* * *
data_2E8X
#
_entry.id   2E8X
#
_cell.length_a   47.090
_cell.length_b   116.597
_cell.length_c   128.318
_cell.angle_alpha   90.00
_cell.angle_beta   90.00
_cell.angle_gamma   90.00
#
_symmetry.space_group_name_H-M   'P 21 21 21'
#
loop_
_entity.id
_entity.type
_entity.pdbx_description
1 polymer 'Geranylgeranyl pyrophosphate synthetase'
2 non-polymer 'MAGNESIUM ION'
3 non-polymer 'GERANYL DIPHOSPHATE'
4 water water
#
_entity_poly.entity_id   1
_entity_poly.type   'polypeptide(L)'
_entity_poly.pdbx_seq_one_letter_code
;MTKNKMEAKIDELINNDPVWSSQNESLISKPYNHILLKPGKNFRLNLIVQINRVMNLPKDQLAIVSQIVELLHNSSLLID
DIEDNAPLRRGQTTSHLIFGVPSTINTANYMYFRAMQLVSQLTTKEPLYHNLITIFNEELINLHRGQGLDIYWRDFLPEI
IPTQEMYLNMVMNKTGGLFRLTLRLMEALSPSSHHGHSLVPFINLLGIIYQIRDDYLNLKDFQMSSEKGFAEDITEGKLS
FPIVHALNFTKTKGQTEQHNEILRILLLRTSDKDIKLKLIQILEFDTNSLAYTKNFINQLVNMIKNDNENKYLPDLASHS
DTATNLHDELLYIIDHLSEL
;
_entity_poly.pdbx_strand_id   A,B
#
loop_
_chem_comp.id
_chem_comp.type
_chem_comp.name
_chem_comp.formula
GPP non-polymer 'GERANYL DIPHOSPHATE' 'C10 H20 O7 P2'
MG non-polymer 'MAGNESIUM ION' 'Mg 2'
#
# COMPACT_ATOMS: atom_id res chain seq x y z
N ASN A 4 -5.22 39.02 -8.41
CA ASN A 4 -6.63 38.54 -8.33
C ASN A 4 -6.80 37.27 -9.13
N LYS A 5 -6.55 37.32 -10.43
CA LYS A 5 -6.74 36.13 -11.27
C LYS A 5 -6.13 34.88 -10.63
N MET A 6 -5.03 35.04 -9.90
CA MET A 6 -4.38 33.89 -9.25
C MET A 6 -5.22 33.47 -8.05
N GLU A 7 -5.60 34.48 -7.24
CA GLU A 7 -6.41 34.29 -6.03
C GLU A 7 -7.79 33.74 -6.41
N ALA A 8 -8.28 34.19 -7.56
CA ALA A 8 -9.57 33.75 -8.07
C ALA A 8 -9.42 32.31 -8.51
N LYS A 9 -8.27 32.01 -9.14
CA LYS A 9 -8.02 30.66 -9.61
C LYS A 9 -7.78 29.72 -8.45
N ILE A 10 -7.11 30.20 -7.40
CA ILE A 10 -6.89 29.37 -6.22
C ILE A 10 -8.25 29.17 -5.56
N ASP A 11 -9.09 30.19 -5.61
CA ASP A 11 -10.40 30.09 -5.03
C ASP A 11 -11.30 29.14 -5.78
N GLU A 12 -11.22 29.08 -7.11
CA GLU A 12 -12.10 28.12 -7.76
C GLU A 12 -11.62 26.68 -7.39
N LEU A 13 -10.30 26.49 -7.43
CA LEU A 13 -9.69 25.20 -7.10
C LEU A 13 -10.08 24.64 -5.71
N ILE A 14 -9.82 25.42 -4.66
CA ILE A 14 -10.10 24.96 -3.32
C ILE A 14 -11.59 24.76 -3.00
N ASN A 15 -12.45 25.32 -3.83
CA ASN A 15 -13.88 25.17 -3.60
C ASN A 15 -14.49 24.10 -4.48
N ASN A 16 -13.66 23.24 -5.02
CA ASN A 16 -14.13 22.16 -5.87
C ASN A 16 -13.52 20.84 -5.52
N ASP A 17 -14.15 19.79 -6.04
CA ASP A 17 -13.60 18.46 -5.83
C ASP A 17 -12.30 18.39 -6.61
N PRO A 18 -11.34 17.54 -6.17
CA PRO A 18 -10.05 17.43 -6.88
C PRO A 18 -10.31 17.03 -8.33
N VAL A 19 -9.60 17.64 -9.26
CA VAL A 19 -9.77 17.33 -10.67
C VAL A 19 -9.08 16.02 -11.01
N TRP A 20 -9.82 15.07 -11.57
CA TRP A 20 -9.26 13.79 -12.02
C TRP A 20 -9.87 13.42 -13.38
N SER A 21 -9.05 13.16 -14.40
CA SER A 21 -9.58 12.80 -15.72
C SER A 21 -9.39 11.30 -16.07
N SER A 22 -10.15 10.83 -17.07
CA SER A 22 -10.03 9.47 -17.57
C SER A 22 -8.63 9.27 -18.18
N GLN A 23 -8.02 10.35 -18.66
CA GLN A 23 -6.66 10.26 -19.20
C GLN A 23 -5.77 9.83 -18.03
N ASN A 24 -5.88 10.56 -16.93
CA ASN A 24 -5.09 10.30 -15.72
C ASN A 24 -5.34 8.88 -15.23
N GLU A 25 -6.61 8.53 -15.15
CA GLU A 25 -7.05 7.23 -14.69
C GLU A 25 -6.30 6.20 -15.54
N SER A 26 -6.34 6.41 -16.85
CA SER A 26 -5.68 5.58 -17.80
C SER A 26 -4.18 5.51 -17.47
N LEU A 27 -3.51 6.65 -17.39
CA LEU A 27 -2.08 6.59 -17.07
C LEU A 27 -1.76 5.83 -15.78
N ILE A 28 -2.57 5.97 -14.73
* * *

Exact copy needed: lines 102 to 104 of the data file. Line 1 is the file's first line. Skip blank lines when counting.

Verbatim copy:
C GLN A 23 -5.77 9.83 -18.03
N ASN A 24 -5.88 10.56 -16.93
CA ASN A 24 -5.09 10.30 -15.72